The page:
SslCtlIdentifier        : (null)
     SslCtlStoreName         : (null)
     Flags                   : 0

Now the server can be accessed via SSL-protected connection at URL like https://hostname:8099/bin

How can I handle handle enormous number of events from the Server in a Remoting SDK Client .NET application?

In general SuperHttp and SuperTcp client channels aren't configured to receive many events (more than 10-15) at one time by default. To handle events properly you need to do the following configuration steps:

  • In Visual Studio right-click on designer toolbox and register the ThreadPool component from RemObjects.SDK.dll
  • Drop it on your form from toolbox. Change its properties as follows:
    • MaxThread -- 100 (The maximal amount of threads that can be created within the ThreadPool class, default is 10).
    • MaxQueue -- 10000 (The maximal amount of events in queue for each thread, default is 50).
    • PoolThreads - 100 (Default is 5).
  • Set ClientChannel's property EventThreadPool property on this component.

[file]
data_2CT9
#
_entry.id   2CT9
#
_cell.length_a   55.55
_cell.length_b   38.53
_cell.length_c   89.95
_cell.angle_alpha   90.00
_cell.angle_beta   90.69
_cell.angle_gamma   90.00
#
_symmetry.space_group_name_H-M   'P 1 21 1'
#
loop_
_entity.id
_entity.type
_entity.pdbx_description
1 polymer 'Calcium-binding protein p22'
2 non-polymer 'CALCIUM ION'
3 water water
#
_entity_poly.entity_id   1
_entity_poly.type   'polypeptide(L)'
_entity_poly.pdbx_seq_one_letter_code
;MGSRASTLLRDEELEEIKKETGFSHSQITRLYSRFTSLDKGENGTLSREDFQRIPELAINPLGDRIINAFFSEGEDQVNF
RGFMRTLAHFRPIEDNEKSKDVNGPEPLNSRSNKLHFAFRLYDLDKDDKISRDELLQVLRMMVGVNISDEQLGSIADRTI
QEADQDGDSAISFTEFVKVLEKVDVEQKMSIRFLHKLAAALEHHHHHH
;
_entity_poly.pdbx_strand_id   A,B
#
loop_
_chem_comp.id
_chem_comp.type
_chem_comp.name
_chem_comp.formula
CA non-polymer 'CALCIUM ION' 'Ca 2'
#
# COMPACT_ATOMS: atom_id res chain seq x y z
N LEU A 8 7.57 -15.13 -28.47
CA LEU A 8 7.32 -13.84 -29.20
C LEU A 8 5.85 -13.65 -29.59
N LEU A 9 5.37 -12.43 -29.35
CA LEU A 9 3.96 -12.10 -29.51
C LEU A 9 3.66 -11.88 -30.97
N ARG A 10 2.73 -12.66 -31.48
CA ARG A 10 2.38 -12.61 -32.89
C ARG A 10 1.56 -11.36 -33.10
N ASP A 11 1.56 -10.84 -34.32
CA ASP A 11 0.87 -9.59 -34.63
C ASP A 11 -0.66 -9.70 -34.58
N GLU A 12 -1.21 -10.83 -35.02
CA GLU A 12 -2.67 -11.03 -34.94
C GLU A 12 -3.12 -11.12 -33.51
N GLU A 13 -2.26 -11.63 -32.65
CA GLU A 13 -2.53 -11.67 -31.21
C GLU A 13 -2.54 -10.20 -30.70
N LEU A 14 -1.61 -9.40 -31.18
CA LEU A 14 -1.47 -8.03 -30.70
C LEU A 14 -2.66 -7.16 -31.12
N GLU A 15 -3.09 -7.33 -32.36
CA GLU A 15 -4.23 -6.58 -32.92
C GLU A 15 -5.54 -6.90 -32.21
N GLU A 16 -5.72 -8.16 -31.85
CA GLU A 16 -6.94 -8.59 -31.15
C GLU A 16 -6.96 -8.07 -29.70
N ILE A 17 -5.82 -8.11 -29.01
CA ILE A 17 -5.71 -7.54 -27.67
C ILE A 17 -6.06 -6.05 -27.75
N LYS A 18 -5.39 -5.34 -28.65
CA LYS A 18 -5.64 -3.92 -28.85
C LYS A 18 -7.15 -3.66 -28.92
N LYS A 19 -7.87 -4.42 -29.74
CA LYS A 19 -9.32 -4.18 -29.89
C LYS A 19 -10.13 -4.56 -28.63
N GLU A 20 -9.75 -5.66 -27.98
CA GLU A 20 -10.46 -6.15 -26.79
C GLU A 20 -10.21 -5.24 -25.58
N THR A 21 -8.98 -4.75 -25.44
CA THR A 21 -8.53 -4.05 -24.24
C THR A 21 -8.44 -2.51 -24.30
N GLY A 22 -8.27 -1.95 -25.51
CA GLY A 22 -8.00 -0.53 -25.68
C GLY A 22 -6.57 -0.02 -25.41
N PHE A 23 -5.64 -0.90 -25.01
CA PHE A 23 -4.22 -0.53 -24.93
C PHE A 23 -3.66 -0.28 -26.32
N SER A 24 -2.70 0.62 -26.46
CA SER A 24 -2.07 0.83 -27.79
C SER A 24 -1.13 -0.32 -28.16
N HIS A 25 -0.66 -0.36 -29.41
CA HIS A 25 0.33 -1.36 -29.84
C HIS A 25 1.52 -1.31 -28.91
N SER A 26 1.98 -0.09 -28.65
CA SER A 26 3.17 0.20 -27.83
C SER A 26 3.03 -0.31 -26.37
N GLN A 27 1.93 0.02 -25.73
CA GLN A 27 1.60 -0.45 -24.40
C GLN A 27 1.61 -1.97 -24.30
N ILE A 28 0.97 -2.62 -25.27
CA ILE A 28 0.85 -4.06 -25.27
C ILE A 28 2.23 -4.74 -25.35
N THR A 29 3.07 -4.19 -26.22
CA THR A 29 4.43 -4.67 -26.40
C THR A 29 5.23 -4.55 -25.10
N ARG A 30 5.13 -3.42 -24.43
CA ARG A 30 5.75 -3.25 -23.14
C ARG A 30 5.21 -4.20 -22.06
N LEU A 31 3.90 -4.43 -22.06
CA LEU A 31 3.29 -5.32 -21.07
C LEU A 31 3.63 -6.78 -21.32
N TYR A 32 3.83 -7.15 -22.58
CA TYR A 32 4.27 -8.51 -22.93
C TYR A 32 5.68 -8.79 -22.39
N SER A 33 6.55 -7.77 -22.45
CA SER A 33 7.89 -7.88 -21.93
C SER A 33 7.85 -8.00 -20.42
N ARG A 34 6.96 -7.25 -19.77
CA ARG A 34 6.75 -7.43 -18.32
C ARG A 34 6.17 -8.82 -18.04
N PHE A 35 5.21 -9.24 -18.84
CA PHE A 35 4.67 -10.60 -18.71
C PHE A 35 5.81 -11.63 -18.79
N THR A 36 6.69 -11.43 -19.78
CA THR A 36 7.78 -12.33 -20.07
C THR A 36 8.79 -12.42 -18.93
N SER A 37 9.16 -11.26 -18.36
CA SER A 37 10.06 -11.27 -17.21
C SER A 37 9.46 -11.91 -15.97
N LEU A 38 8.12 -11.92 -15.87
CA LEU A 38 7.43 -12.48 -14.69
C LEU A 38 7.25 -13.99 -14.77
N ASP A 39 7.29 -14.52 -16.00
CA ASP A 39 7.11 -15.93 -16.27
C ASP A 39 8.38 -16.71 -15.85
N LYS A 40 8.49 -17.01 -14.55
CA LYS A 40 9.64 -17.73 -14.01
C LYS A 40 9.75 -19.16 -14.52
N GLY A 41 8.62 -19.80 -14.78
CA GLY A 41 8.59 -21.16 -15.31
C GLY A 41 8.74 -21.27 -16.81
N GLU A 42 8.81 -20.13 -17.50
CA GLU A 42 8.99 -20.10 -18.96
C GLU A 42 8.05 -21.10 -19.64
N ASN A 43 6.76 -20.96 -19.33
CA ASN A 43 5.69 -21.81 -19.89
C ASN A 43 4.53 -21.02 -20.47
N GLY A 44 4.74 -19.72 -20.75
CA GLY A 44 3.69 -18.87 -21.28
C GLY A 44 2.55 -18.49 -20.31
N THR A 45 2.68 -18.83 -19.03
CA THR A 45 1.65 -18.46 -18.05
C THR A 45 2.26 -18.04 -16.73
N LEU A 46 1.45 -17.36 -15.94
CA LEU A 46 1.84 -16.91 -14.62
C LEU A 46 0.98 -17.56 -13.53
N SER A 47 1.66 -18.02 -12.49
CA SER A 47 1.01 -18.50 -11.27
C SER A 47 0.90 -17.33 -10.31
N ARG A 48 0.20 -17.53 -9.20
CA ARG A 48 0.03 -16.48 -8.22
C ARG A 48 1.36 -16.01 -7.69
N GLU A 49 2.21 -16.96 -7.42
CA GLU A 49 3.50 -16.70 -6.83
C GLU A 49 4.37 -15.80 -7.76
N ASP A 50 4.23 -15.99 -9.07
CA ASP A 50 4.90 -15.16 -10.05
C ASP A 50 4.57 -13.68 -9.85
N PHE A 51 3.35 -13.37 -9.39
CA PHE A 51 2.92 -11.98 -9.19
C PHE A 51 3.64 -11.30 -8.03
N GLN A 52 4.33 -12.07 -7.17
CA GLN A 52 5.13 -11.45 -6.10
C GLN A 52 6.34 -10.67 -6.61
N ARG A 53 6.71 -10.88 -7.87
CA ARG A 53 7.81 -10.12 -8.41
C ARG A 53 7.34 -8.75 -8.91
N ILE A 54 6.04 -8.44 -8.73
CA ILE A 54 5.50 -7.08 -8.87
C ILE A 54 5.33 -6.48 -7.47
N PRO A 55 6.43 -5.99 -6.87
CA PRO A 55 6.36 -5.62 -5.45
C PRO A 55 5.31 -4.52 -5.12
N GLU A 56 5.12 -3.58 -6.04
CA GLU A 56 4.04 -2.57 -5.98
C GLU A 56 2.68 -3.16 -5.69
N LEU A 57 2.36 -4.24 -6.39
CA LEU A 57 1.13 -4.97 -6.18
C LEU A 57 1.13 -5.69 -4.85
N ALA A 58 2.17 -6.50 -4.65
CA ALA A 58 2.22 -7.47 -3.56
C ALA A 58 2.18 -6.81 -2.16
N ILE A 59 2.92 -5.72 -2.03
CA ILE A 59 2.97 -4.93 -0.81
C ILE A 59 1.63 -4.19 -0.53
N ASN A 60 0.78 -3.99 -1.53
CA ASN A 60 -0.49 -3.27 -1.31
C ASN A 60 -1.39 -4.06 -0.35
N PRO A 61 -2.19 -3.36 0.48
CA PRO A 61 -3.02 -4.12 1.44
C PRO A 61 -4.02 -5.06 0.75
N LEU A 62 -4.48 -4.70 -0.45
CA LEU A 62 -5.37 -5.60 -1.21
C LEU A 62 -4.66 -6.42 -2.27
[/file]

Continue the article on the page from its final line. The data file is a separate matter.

Of course you can also create instance of the ThreadPool class and configure it at runtime.

Now your client allication will be able to handle large amount of events.

How can I send large amounts of data from client to the server?

For security reasons there are some restrictions on package size that can be sent over the network.

Channel side

Each server channel component has some properties to manage that.

Synchronous channels

All synchronous server channels like IpHttp, IpTcp, HttpSys and NamedPipes do have a Security Options property category. You can just turn off security by setting the EnforceSecurity property to False (True by default - meaning security is on). Obviously, we can recommend that approach only for testing/debugging purposes. You can leave security on, but increase the value for the MaxRequestSize property. By default it allows to handle packages up to 5 megabytes (5242880 bytes) in size.

Asynchronous channels

Async channels like IpSuperTcp and IpSuperHttp only have one property MaxPackageSize. By default, it allows to handle packages up to 1048576 bytes (1.0 Mb) in size.

Message side

The binary message component also has a MaxMessageSize and MaxDecomperssedMessageSize property that limits size of data that can be handled. You can increase it to a bigger value. All other messages don't have a restriction.